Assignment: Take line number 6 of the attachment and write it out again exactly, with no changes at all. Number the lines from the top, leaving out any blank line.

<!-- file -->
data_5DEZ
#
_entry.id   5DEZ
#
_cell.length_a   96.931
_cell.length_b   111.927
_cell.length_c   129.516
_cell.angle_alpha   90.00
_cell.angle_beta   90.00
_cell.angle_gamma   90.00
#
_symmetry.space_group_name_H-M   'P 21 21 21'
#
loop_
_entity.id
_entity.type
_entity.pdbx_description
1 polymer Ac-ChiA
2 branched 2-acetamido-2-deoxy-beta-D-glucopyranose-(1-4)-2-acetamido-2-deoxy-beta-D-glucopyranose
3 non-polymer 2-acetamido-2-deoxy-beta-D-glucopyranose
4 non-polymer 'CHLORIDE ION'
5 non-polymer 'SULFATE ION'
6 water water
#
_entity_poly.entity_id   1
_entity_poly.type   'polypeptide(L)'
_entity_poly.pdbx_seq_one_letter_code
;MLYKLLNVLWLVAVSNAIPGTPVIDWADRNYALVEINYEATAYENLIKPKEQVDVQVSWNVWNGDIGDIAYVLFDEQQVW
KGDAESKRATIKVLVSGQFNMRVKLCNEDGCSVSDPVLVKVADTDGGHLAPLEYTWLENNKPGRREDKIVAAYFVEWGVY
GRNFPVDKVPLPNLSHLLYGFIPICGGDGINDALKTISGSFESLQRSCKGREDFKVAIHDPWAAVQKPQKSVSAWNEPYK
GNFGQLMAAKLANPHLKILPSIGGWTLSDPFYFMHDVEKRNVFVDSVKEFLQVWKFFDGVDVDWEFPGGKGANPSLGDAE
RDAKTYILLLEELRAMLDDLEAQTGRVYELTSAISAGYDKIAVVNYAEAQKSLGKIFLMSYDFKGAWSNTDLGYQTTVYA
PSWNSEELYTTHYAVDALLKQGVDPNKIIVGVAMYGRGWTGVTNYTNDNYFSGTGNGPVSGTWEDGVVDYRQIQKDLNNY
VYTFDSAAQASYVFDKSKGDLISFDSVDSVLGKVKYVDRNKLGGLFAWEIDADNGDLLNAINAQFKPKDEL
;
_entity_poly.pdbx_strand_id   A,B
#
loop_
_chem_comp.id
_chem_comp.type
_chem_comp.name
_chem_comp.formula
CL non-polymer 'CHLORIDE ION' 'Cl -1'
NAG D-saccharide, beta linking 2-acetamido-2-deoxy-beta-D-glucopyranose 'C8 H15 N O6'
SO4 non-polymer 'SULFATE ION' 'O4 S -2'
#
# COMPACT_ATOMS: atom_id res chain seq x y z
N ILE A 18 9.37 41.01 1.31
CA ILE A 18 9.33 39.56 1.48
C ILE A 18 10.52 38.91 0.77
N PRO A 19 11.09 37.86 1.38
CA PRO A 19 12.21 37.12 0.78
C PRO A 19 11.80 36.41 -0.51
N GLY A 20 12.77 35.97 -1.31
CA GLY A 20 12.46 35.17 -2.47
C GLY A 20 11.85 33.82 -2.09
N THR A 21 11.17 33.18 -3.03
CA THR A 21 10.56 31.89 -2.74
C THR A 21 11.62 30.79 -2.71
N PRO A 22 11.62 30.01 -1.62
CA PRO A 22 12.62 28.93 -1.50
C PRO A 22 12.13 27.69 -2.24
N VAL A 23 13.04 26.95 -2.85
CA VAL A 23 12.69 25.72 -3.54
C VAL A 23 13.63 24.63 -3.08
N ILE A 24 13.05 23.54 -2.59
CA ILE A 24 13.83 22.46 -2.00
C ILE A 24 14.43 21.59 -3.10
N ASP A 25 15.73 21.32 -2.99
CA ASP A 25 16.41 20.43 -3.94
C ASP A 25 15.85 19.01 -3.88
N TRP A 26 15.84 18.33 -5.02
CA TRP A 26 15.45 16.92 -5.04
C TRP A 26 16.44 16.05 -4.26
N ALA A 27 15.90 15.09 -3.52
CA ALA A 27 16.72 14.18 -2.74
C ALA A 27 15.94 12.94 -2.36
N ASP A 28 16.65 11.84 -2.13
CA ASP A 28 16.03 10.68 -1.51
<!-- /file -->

_cell.length_b   111.927